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21 July 2014 Early Holocene Pearl Oyster Circular Fishhooks and Ornaments on Espíritu Santo Island, Baja California Sur
Harumi Fujita
Author Affiliations +

Discovery and analysis of 43 pearl oyster (Pinctada mazatlanica) artifacts and associated shell-processing tools from middle and basal levels of Covacha Babisuri, a rock shelter on Espíritu Santo Island, Baja California Sur, provide evidence of Early and Middle Holocene fishhook production along the southern Gulf of California coast. AMS 14C analysis of a fishhook preform recovered from the lowest stratum of the rock shelter returned a date of 8380 ± 50 RCYBP (Beta-236254), or 8750–8500 cal BP, with a reservoir effect of 250 ± 20 years, making this artifact one of the earliest known examples of a shell fishhook in the world. An additional pearl oyster artifact was found in a deeper level dating closer to 10,000 RCYBP, suggesting that this type of fishhook may date to this earlier period.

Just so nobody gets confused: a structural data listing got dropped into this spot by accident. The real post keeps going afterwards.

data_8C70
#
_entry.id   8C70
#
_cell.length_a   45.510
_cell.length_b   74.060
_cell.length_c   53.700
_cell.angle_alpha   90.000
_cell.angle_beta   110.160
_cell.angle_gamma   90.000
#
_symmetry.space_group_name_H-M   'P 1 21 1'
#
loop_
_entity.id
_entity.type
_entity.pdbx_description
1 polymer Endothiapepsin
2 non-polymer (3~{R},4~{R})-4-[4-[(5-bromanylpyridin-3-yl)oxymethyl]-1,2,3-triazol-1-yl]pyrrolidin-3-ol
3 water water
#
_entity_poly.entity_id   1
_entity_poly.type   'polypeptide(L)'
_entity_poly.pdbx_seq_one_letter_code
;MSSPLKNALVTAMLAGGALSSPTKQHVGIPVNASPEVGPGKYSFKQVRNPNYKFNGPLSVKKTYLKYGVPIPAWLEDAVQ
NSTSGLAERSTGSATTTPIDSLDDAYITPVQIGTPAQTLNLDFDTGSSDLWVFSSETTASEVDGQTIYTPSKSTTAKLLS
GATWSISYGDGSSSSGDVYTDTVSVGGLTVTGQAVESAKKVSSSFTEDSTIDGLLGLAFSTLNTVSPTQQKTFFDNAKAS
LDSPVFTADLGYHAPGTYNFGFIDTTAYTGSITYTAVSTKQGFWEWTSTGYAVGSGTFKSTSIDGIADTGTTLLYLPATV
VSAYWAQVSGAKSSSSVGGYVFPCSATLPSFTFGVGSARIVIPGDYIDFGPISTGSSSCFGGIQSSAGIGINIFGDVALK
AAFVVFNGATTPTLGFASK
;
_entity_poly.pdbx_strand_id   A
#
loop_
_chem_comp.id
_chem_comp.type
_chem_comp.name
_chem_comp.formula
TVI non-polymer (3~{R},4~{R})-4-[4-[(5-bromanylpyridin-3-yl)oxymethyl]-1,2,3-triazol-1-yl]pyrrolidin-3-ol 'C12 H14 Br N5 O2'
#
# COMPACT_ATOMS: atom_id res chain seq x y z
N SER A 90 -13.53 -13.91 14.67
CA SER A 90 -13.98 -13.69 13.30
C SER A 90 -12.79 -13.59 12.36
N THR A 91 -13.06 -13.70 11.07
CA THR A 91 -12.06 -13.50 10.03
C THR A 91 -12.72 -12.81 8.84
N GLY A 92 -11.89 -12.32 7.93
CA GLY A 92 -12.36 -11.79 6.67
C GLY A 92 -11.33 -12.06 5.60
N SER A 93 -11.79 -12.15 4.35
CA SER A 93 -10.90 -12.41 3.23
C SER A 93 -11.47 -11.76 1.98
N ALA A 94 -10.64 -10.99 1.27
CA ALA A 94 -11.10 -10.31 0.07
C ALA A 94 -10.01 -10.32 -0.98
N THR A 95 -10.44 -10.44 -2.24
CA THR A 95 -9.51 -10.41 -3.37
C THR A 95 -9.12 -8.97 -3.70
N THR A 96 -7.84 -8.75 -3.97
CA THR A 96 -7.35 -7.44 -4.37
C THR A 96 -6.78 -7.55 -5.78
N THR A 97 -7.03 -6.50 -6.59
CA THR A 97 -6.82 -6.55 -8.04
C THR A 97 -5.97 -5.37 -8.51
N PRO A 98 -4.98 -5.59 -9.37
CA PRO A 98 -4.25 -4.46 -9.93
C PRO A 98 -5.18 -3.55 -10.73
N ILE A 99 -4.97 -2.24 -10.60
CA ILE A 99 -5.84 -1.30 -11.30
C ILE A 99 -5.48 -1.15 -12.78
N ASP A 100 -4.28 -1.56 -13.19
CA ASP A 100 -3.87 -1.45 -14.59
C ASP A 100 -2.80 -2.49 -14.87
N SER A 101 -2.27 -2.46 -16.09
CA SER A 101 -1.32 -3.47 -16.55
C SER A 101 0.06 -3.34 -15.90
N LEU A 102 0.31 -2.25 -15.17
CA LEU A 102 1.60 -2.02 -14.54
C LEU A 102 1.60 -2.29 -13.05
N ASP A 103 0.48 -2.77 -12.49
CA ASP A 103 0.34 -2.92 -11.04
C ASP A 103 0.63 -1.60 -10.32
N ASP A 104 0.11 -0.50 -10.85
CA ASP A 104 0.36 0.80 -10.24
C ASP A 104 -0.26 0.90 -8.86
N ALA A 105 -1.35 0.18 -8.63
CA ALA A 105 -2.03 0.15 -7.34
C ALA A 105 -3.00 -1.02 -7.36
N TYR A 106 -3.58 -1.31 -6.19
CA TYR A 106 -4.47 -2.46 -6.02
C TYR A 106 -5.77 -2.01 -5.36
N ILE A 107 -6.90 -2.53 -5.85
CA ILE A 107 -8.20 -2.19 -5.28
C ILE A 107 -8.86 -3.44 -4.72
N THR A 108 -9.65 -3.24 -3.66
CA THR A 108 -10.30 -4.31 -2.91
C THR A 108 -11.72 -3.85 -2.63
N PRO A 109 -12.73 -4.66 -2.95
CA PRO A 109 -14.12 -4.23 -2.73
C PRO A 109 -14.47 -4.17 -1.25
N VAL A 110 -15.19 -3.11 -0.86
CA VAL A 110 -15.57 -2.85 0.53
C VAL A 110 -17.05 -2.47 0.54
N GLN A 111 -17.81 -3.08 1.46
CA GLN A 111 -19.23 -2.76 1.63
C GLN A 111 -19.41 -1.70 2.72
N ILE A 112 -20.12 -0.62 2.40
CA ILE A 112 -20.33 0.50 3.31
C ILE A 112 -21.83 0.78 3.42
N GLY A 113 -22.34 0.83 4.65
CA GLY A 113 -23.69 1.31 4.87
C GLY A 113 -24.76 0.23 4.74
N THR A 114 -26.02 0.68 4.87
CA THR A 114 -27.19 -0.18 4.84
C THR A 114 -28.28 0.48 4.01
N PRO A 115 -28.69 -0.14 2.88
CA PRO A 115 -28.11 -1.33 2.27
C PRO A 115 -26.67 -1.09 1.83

Global Prehistory of Shell Fishhooks

Fishhooks have been employed in diverse aquatic habitats throughout prehistory (Goto 1983). They have been fashioned from wood, bone, shell, turtle shell, and cactus spines. Shell fishhooks have been reported from many coastal sites around the globe, including Akab and Shimal in the United Arab Emirates (Beech 2003, Méry et al. 2008); Valdivia in Ecuador (Zevallos and Holm 1962, Meggers et al. 1965); Bahía de Quiani in Chile (Bird 1943); the northeast coast and islands off Australia (Roth 1904, Rowland 1982, Attenbrow 2010); various Pacific Islands; and Alta California and the Channel Islands (Moratto 1984, Rick et al. 2002, Breschini and Haversat 2008).

The pearl oyster fishhooks and some of the associated tools from Espíritu Santo Island, in the southern Gulf of California in Mexico, are similar to those found in Australia, along the Arabian Sea (Roth 1904, Allen 1996, Beech 2003, Méry et al. 2008), and in Valdivia (Meggers et al. 1965:147).

Shell fishhooks have also been recovered elsewhere in Mexico: at Ensenada de los Muertos in Baja California Sur (Alfonso Rosales personal communication) and Punta de Mita in Nayarit (Beltrán Medina 2001). J-shaped fishhooks manufactured from mussel shell (Mytilus sp.) on Cedros Island are situated between 9970 ± 25 and 10,415 ± 25 RCYBP and are the oldest reported in the world (Des Lauriers 2010). These hooks are strong, and their iridescent nacre may have helped attract fish.